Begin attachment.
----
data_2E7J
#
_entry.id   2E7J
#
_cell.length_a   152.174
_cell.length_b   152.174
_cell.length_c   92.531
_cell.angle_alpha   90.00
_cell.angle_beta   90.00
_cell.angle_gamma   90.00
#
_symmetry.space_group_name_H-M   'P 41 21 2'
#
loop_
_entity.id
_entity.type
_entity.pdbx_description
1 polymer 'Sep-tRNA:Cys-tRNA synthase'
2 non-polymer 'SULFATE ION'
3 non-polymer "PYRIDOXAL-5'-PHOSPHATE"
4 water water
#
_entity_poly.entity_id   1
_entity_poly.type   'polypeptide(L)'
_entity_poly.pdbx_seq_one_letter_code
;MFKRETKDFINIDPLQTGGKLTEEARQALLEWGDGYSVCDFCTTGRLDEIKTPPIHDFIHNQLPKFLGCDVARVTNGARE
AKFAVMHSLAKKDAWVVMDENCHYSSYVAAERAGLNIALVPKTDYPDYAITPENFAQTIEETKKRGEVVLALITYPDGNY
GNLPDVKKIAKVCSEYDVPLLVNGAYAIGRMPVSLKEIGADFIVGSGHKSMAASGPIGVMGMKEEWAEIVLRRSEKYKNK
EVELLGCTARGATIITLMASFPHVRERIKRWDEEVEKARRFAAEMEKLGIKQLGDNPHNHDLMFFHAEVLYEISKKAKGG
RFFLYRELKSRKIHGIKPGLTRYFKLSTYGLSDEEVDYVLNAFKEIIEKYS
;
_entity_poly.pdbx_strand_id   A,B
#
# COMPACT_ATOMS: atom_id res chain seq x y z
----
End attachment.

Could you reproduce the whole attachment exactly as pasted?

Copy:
data_2E7J
#
_entry.id   2E7J
#
_cell.length_a   152.174
_cell.length_b   152.174
_cell.length_c   92.531
_cell.angle_alpha   90.00
_cell.angle_beta   90.00
_cell.angle_gamma   90.00
#
_symmetry.space_group_name_H-M   'P 41 21 2'
#
loop_
_entity.id
_entity.type
_entity.pdbx_description
1 polymer 'Sep-tRNA:Cys-tRNA synthase'
2 non-polymer 'SULFATE ION'
3 non-polymer "PYRIDOXAL-5'-PHOSPHATE"
4 water water
#
_entity_poly.entity_id   1
_entity_poly.type   'polypeptide(L)'
_entity_poly.pdbx_seq_one_letter_code
;MFKRETKDFINIDPLQTGGKLTEEARQALLEWGDGYSVCDFCTTGRLDEIKTPPIHDFIHNQLPKFLGCDVARVTNGARE
AKFAVMHSLAKKDAWVVMDENCHYSSYVAAERAGLNIALVPKTDYPDYAITPENFAQTIEETKKRGEVVLALITYPDGNY
GNLPDVKKIAKVCSEYDVPLLVNGAYAIGRMPVSLKEIGADFIVGSGHKSMAASGPIGVMGMKEEWAEIVLRRSEKYKNK
EVELLGCTARGATIITLMASFPHVRERIKRWDEEVEKARRFAAEMEKLGIKQLGDNPHNHDLMFFHAEVLYEISKKAKGG
RFFLYRELKSRKIHGIKPGLTRYFKLSTYGLSDEEVDYVLNAFKEIIEKYS
;
_entity_poly.pdbx_strand_id   A,B
#
# COMPACT_ATOMS: atom_id res chain seq x y z